TEMARU SLAMS TAHITI PARTY DEFECTIONS

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French Polynesia president chides opportunists

PAPEÉTE, Tahiti (Tahitipresse, Oct. 5, 2009) - Tahiti’s president, Oscar Temaru, has accused six French Polynesia Assembly members from the outer islands of pulling out of his majority coalition last week out of personal rather than public interests.

Temaru’s comments were contained in a media communiqué sent out Sunday evening replying to the action taken last Thursday by the political group known as "Te Mana o te mau motu."

Temaru’s communiqué said it’s "time to work together, not" in a "mercato" political disguise made to appear as acting in the public interest. "Mercato", an Italian word, has a contemporary sports use, referring to a transfer period each year when football (soccer) players look for better deals on another club. In this political use, it suggests that the outer islanders are looking for greener grass outside the Temaru majority.

French "Polynesia is tired of these maneuvers," Temaru said. That was a reference to the numerous times since 2004 that Tahiti’s governments have been toppled by assembly members switching political camps. He added, "Those who hope to make others believe that their umpteenth changing of sides was in the name of public interest must realize that nobody believes them."

The Temaru communiqué gave its alleged version of why some of the six assembly representatives from the outer islands quit the majority, which now stands at a fragile 38 instead of the previous 44 in the 57-seat body.

Teina Maraeura of the western part of the Tuamotu Archipelago and the group’s leader, is seeking to obtain a rural economy post, according to Temaru. Ms. Joëlle Frébault of the Marquesas Islands is after a government ministerial post for her husband, the communiqué claimed. And Temauri Foster of the eastern Tuamotu Archipelago and Gambier Islands is looking for a ministerial post to help him regain the seat of mayor on the atoll of Hao, Temaru claimed.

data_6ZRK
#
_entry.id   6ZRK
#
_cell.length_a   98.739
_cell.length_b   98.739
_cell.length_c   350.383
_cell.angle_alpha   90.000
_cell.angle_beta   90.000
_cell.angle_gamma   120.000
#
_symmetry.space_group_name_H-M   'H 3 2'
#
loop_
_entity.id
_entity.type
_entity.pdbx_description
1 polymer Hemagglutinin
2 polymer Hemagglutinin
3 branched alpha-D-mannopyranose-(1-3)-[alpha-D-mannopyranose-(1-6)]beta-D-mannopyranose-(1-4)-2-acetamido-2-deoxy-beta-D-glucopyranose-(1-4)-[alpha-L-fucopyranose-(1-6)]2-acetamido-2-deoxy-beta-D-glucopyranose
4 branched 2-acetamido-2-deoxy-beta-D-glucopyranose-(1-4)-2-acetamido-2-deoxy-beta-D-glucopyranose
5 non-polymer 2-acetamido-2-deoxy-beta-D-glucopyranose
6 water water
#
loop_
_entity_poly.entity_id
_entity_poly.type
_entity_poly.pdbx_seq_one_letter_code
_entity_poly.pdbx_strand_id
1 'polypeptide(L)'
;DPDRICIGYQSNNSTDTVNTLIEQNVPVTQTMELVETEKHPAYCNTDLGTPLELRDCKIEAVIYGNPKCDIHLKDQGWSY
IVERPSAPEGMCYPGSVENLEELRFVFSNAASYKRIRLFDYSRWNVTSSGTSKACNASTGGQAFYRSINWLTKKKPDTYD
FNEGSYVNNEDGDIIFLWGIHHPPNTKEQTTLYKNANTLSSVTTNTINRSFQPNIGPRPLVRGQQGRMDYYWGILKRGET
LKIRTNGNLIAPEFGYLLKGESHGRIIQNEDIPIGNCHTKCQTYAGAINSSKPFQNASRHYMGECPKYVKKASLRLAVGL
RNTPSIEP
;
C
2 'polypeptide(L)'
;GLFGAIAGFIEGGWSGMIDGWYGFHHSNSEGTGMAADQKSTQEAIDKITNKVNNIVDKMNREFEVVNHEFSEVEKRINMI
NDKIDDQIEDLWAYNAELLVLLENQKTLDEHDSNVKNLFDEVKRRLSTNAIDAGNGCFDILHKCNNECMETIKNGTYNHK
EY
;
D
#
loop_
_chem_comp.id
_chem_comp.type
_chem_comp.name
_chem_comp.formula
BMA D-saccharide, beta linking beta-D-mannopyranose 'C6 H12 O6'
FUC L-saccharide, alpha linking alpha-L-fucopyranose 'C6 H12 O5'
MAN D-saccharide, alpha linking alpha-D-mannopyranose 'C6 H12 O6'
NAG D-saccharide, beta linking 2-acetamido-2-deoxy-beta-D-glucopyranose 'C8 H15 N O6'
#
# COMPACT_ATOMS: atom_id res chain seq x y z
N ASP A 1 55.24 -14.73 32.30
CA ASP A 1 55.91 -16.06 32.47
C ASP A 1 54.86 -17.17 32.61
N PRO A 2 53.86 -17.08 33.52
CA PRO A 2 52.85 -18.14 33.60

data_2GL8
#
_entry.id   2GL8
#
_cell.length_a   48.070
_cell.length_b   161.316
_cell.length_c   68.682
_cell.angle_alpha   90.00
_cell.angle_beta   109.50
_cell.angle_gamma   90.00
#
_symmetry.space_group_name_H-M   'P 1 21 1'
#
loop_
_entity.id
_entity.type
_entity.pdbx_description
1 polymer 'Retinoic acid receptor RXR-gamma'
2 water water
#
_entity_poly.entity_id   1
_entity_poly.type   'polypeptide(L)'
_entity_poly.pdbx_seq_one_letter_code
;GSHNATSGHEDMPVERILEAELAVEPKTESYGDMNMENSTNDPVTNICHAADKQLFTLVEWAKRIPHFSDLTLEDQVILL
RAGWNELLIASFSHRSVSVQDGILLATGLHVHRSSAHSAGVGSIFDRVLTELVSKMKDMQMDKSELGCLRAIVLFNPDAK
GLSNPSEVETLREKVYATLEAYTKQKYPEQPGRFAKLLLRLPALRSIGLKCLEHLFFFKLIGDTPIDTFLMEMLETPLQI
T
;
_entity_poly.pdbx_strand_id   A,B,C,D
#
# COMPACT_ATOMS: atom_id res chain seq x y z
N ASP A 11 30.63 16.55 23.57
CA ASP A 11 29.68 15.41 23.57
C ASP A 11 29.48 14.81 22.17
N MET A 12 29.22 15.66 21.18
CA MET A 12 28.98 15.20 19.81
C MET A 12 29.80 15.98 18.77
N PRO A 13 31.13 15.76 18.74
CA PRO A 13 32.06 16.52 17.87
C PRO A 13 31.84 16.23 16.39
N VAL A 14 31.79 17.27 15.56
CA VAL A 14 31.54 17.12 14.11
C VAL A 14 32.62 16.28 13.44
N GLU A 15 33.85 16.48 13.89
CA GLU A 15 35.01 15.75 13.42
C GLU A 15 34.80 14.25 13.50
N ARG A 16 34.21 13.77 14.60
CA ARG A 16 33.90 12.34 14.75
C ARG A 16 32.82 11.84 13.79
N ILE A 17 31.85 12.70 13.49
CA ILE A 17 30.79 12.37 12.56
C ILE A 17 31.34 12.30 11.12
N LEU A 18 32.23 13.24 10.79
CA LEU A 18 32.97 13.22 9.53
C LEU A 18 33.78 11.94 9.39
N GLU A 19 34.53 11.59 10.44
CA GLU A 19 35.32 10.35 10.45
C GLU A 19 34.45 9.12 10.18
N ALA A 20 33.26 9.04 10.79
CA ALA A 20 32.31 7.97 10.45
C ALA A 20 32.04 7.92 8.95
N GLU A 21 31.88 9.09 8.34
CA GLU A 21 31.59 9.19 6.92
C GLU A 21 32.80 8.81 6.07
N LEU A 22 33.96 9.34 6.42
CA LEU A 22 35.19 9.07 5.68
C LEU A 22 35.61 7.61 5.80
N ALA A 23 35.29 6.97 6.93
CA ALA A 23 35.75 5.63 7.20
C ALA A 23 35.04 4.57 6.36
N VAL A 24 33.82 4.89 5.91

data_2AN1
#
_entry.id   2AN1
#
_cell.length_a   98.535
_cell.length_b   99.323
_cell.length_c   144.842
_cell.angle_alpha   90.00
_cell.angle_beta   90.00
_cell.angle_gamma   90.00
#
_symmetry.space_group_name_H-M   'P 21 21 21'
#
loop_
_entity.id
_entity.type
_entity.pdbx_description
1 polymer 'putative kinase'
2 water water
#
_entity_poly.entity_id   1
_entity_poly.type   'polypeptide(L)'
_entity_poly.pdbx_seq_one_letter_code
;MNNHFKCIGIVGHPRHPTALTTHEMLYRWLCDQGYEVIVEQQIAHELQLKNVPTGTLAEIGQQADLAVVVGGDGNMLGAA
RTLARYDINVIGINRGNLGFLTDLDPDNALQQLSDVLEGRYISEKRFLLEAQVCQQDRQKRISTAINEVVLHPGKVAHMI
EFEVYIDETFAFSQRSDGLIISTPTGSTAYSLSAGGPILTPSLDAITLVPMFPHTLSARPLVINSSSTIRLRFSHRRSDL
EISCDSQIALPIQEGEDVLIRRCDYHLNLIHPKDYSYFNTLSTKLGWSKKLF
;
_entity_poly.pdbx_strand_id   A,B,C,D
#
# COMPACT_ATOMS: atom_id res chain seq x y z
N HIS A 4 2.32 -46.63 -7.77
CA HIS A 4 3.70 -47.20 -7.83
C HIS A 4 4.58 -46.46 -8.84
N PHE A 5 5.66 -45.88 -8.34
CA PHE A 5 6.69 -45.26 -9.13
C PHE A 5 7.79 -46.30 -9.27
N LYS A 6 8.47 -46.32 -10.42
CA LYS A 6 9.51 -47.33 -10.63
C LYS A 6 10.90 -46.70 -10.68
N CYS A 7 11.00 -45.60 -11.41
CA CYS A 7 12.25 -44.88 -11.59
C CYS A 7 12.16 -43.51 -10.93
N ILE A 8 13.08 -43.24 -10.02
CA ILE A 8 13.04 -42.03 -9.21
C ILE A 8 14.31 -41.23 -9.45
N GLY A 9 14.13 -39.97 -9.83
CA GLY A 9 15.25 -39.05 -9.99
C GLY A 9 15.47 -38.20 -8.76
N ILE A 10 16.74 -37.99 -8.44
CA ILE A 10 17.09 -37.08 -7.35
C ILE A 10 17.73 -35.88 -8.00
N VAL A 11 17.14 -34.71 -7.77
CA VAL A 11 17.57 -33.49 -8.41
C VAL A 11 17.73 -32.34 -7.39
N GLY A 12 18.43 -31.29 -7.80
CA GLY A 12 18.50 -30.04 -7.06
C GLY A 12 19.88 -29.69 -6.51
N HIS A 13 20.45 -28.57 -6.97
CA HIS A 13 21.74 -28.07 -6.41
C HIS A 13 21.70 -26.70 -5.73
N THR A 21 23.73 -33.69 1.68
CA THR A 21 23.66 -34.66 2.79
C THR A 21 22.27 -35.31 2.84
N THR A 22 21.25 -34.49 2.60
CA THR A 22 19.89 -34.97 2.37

Meanwhile, there’s almost daily speculation in Tahiti’s news media over when, if ever, former French Polynesia President and Bora Bora Mayor Gaston Tong Sang and his group of 14 assembly members may pull out of the majority. If such a move were upheld by the adoption of a no-confidence motion, that would topple the nearly six-month-old Temaru government, which would be left with only 24 seats, five short of a one-seat absolute majority.

In announcing their withdrawal of support for the Temaru majority coalition, the outer islander representatives claimed they had felt neglected by government officials in Papeéte. "There are too many problems in this majority," said the group’s leader, Maraeura.

One of the most controversial recent subjects involving the outer islander representatives was President Temaru’s decision to award an operating license to the King Tamatoa ferryboat. The boat is due to arrive soon from France to begin high-speed, roundtrip rotations between Papeéte and the Leeward Islands, carrying cargo, up to 983 passengers and 250 motor vehicles.

That project was chosen over one proposed by Eugène Degage of Moorea, who already operates ferryboats between Tahiti and its sister island. Degage’s proposed Raromatai Express would take about three years to build and would have carried 450 passengers, but no cargo.

Temaru’s communiqué sent out Sunday night said the government’s decision on the ferryboat was made only after no fewer than six meetings by the majority’s committee. There also were meetings held between ship owners and assembly representatives from the Leeward Islands, the communiqué noted, adding that the Temaru government includes four ministers from the outer islands.

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